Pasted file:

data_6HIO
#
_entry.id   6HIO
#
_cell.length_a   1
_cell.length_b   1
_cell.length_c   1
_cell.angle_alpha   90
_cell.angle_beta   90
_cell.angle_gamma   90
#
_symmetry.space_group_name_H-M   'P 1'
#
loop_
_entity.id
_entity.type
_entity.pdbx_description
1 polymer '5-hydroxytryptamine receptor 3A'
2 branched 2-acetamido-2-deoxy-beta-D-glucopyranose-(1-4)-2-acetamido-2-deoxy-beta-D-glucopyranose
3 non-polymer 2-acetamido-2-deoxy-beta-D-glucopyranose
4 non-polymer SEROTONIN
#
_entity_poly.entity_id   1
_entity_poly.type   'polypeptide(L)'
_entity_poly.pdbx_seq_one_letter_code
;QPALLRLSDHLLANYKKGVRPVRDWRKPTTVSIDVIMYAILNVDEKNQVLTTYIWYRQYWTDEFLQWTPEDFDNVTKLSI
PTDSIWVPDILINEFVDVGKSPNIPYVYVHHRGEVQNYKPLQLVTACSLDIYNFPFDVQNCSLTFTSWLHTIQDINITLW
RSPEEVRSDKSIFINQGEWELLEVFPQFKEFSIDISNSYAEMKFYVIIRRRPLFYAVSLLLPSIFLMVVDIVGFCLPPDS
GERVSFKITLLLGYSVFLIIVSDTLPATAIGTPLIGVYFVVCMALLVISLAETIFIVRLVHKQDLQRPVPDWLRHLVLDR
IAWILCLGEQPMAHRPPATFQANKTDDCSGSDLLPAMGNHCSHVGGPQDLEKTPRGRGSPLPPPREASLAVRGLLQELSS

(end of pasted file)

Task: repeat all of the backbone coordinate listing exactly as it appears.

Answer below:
data_6HIO
#
_entry.id   6HIO
#
_cell.length_a   1
_cell.length_b   1
_cell.length_c   1
_cell.angle_alpha   90
_cell.angle_beta   90
_cell.angle_gamma   90
#
_symmetry.space_group_name_H-M   'P 1'
#
loop_
_entity.id
_entity.type
_entity.pdbx_description
1 polymer '5-hydroxytryptamine receptor 3A'
2 branched 2-acetamido-2-deoxy-beta-D-glucopyranose-(1-4)-2-acetamido-2-deoxy-beta-D-glucopyranose
3 non-polymer 2-acetamido-2-deoxy-beta-D-glucopyranose
4 non-polymer SEROTONIN
#
_entity_poly.entity_id   1
_entity_poly.type   'polypeptide(L)'
_entity_poly.pdbx_seq_one_letter_code
;QPALLRLSDHLLANYKKGVRPVRDWRKPTTVSIDVIMYAILNVDEKNQVLTTYIWYRQYWTDEFLQWTPEDFDNVTKLSI
PTDSIWVPDILINEFVDVGKSPNIPYVYVHHRGEVQNYKPLQLVTACSLDIYNFPFDVQNCSLTFTSWLHTIQDINITLW
RSPEEVRSDKSIFINQGEWELLEVFPQFKEFSIDISNSYAEMKFYVIIRRRPLFYAVSLLLPSIFLMVVDIVGFCLPPDS
GERVSFKITLLLGYSVFLIIVSDTLPATAIGTPLIGVYFVVCMALLVISLAETIFIVRLVHKQDLQRPVPDWLRHLVLDR
IAWILCLGEQPMAHRPPATFQANKTDDCSGSDLLPAMGNHCSHVGGPQDLEKTPRGRGSPLPPPREASLAVRGLLQELSS